How to set up GNU Terry Pratchett on hugo with netlify

Keeping Terry Pratchett alive in static websites

TL;DR: In this post I will show you how to set up special header information on a static website such as hugo + netlify. Netlify interprets the _headers file and applies the rules to your website. You only have to set a simple rule, and now you too can keep Terry Pratchett alive! GNU Terry Pratchett On March 12th 2015 one of my favorite writers; Terry Pratchett died, but the people of the internet were not ready to let him go. [Read More]

Reading in an epub (ebook) file with the pubcrawl package

In this tutorial I show how to read in a epub file (f.i. from your ebook collection on you computer) into R with the pubcrawl package. In emoji speak: 🍺📖📦 . I will show the reading in part, (one line of code) and some other actions you might want to perform on textfiles before they are ready for text analysis. After you read in your epub file you can do some cool analyses on it, but that is part of the next blogpost. [Read More]

Cleaning up and combining data, a dataset for practice

tldr: I created an open dataset for the explicit practice of data munging. Feel free to use it in assignments, but do mention where you got it from (CC-by-4.0). Also unicorns are awesome. Find the dataset at: https://github.com/RMHogervorst/unicorns_on_unicycles Data munging / cleaning / engineering At work I was working with a two excel files that were slightly different but could be combined into 1 dataset. This is very typical for day to day cleaning operations that analysts and data scientists do (statisticians too). [Read More]

Adding logging to a shiny app with loggit

This is a very short post with example code Over time when you move your shiny app from your computer to a server, you want to add some logging. Generally logging is defined in levels : INFO (everything you want to print), WARNING (it does not stop the application, but it could be a problem), and ERROR (fatal things). Shiny server does already log all it’s actions to a file on the server, but that file can be hard to access. [Read More]

Setting up a version controlled shiny-server

Last week I set up a shiny server, it was relatively easy! But I wanted something more, a way to make changes on my local computer and push it to the server. Shiny server (I used the open source version) has multiple installers provided by RStudio. The installers for shiny-server create a user shiny and installs all the services needed. I used a guide specific for my version of linux to install shiny-server and combined it with two other guides to make it version controlled. [Read More]

Moving parts of a country over a map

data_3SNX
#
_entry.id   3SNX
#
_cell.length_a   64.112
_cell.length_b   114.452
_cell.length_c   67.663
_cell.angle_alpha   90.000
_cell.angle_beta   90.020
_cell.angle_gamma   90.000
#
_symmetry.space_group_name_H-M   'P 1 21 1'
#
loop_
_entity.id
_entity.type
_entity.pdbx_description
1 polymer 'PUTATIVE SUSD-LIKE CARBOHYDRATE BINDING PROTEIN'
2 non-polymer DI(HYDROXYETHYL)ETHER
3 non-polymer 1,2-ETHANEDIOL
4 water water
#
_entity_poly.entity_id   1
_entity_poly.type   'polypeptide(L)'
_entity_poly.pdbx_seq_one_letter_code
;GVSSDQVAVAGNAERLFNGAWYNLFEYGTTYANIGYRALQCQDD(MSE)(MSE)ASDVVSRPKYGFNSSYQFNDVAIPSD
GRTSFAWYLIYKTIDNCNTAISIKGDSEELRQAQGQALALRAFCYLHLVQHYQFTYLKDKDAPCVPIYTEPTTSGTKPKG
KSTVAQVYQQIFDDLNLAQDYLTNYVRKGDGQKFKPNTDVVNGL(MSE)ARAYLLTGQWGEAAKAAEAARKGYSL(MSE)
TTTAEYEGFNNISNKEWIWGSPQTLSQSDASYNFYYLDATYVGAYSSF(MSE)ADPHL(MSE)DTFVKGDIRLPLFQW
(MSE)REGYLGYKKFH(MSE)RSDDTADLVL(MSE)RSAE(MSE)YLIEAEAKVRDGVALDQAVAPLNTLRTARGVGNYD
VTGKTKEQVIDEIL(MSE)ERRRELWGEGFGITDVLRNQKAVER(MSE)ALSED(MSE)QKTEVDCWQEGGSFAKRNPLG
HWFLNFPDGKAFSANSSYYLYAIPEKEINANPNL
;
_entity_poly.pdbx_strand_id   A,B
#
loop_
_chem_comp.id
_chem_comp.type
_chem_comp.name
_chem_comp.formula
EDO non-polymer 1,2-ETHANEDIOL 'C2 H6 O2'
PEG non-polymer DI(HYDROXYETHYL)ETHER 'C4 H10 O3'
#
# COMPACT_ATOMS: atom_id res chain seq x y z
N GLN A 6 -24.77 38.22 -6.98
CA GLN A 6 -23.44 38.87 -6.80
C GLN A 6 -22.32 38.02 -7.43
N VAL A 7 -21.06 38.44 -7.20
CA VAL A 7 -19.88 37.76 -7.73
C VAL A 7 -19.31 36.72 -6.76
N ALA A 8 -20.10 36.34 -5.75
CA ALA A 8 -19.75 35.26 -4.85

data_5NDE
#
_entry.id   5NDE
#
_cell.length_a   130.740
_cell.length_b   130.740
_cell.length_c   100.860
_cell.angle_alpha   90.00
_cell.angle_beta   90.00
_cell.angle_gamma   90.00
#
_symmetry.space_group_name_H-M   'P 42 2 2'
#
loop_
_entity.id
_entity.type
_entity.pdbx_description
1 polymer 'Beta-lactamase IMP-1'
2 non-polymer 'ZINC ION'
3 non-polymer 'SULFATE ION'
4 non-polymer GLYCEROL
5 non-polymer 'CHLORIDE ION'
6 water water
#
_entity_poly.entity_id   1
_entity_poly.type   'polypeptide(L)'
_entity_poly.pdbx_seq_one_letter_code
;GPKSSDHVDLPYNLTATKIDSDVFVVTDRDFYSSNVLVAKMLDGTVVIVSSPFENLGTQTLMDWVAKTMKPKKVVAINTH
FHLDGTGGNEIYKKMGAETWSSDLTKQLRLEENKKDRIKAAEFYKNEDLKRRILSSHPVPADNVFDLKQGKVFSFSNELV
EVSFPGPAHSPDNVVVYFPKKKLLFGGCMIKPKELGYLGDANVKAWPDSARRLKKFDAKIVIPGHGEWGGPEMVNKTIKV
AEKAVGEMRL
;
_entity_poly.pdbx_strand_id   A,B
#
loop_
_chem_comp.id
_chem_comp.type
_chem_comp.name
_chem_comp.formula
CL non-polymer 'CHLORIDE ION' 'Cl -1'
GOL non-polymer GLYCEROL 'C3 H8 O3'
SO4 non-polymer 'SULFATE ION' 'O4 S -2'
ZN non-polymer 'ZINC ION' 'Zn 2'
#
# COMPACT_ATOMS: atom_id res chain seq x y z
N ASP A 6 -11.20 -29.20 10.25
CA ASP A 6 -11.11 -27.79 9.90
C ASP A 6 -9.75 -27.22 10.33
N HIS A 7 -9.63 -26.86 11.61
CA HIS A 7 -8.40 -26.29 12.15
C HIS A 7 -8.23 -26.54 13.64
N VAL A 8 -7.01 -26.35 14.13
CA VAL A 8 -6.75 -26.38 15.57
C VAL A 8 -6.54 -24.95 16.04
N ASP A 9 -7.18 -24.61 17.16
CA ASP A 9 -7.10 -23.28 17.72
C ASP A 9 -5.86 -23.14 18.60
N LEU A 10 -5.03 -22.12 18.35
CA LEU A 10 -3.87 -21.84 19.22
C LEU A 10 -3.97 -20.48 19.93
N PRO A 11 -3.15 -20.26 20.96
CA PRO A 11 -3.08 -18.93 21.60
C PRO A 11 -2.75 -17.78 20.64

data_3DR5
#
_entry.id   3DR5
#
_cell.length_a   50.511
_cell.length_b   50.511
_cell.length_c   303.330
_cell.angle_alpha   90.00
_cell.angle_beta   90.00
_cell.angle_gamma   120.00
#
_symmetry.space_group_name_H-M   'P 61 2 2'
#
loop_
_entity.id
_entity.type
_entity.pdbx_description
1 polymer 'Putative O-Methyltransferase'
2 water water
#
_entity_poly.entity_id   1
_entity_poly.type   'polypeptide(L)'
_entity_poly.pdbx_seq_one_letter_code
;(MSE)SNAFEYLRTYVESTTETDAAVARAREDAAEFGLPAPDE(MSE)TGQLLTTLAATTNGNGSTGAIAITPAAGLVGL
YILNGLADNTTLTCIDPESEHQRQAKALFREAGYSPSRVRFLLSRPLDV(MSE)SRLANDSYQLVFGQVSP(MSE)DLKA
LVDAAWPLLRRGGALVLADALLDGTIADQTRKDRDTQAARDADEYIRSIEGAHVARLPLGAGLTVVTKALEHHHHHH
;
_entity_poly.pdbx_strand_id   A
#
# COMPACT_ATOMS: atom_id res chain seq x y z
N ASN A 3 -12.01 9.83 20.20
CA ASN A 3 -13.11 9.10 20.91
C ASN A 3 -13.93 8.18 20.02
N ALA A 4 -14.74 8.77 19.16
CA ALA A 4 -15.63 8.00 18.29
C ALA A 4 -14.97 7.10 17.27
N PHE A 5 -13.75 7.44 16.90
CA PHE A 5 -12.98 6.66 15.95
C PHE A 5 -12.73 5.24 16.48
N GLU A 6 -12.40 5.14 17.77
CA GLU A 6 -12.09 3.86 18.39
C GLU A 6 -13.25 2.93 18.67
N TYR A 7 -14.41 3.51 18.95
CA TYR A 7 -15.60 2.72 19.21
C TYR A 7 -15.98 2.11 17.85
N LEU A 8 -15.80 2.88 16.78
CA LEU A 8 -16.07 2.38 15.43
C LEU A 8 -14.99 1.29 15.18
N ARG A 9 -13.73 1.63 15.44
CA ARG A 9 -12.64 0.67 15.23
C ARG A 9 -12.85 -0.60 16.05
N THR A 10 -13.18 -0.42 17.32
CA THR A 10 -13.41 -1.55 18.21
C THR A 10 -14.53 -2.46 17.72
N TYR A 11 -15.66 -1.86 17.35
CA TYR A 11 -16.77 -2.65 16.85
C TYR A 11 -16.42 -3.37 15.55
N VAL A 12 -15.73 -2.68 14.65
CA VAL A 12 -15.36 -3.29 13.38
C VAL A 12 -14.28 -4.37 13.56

I love making maps, I also love making gifs. In this short post I make an animated gif of parts of a map moving. In this case the parts of the map only move in the xy direction, but you can also turn them, and make them bigger or smaller. Today I show you how I made a part of the Netherlands ‘float away’. It is part of a larger nonsense project (I have many silly projects), and mostly just to document my path to learning about spatial analytics. [Read More]

add abbreviations to your rmarkdown doc

Today a small tip for when you write rmarkdown documents. Add a chunk on top with abbreviations. in the first chunks you set the options and load the packages. Next create abbreviations, you don’t have to care about the ordering, just put them down as you realize you are creating them. The first step makes a dataframe (a tibble, rowwise), and the second step orders them. tribble( ~Abbreviation, ~ Explanation, "CIA", "Central Intelligence Agency", "dplyr", "data. [Read More]

Adding bananas from the commandline (extending the oomsifier)

Sometimes you just want to add bananas from the commandline. Previously I created a small script that takes an image and adds a dancing banana to the bottom left of the image. I wanted to make an API too, but that will have to wait till next year. Today we will create a commandline script that will do the same thing. With the excellent explanation in Mark Sellors’ guide I have now created a cmdline thingy in very few steps. [Read More]

If blogging was like academia, we would all be saved, thank you for your edits.

A month ago I posted a short piece inspired by a post by Maële Salmon She actually reached out to me in 10 minutes, telling me I made a weird spelling error (no excuses, I really make those a lot). Then a day or two later Jon Spring walked through the code and realized that I switched two outcomes in the code. Just about 10 days ago I posted about downloading multiple files and Mara Avarick noticed a weird ‘<<<<<<’ sign on my website. [Read More]

Downloading files from a webserver, and failing.

Recently I wanted to download all the transcripts of a podcast (600+ episodes). The transcripts are simple txt files so in a way I am not even ‘web’-scraping but just reading in 600 or so text files which is not really a big deal. I thought. This post shows you where I went wrong Also here is a picture I found of scraping. Webscraping general For every download you ask the server for a file and it returns the file (this is also how you normally browse the web btw, your browser requests the pages). [Read More]